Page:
Union suggests campus changes
April 27, 2012
The UW-River Falls Faculty Union wants to improve the campus climate in regards to budget cuts, lowered morale, hired staff and faculty along with an increase in class size.
The union has issued a proposal to the administration that focuses on improving the results of budget cuts and morale.
According to a press release, Kurt Leichtle, president of the union, said that the proposal covers issues like lowering of faculty salaries and positions unfilled as a result of professors retiring or leaving the University.
If there are no faculty hired for lost positions or willing to teach at the University because of the issues surrounding budget cuts, a direct affect on students will be seen.
“Our department has been forced to go every other year with some classes because of no resources available,” Kerry Keen, professor of environmental science and geology said. “This leads to not a very good educational experience because of limited resources.”
There could be classes cut or classes will have an increase of students, which will limit the amount of classes available and ultimately not allow students to graduate on time.
“When you do that in programs, it is more difficult for students to finish in four years,” Keen said. This has been the new trend that programs and departments throughout campus have been adopting to work around budget cuts and retired faculty.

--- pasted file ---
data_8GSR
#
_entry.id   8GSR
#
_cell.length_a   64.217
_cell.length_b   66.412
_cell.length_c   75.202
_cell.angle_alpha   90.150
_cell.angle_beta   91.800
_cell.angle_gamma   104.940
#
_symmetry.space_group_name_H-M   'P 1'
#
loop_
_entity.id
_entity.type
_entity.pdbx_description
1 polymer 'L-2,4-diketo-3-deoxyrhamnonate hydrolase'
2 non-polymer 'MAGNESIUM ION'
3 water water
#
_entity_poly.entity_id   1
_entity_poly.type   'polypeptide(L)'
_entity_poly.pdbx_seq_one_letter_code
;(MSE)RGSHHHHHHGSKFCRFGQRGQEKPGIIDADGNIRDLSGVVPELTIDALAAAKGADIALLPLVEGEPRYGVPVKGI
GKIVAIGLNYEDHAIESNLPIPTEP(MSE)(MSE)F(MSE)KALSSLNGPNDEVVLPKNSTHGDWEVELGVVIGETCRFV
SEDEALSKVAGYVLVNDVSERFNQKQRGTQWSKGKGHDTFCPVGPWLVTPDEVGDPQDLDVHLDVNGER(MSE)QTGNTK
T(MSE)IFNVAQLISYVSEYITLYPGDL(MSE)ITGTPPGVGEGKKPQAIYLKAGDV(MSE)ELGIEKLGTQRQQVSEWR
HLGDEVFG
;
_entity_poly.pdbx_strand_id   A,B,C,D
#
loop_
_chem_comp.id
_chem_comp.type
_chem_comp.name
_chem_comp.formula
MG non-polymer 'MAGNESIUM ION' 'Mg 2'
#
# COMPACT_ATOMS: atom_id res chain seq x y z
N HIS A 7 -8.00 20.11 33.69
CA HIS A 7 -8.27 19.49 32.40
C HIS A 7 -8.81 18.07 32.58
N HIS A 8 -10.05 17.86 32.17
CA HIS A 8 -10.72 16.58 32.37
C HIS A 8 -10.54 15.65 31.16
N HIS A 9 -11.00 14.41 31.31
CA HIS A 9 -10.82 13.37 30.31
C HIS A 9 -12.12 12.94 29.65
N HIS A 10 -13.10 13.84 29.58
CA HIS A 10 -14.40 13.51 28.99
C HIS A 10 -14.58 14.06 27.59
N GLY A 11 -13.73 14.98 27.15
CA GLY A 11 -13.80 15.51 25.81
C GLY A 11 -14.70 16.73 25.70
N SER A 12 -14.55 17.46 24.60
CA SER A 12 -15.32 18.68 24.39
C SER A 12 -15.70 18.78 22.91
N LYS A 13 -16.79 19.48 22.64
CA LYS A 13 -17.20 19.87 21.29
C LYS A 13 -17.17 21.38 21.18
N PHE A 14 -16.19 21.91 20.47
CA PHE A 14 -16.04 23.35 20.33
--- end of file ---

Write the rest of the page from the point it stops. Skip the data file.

At the beginning of this spring semester, Joseph Harbouk, the then vice chancellor of administration and finance, said that the University has vacancies in departments that the University does not want to fill which will affect the services students receive.
In a department like English, this is not favorable. Soon to be retired English Department Chair Laura Zlogar said that teachers are stretched enough as it is, with no extra room.
The Modern Language Association and the ADE states that teachers should only be are teachers teaching four composition courses per term that have 25 or more students.
“We try to work around that and hire new people,” Keen said. “We are down three people so there is a hodge-podge of hiring and covering classes.”
In the College of Business and Economics, Professor and Director of the Center for Economic Education Brian Schultz, has been at UWRF for 33 years and has seen a fluctuation of class size, which trends now and again.
The average class size of an economics class is around 50 students, Schultz said. There are some sections of economics that are taught by adjunct teachers who are part-time.
“Teaching methods and technology changes,” Schultz said. “It is harder to read the overall sense of how well students respond in lectures in larger classes.”
One-on-one time with students and extra help is difficult for a professor to achieve in with a large class, Schultz said.
There is the idea of office hours where students can come visit and talk about problems with an assignment or points brought up in class.
“There are office times so I can go talk to them if I need to,” Melissa Van Grinsven, an English major said.
Other than class size, there are issues pertaining to salary and benefits for faculty and staff in the proposal presented to the administration. The union will meet with the administration and talk to them about the proposal and await their approval on it.
Chancellor Dean Van Galen said that the union is scheduling a meeting with the office of administration for next week.
“Above all, I will continue to respect our shared governance groups and process,” said Van Galen in an email. teaching three composition courses per term with 15 or less students. In the English department this year, there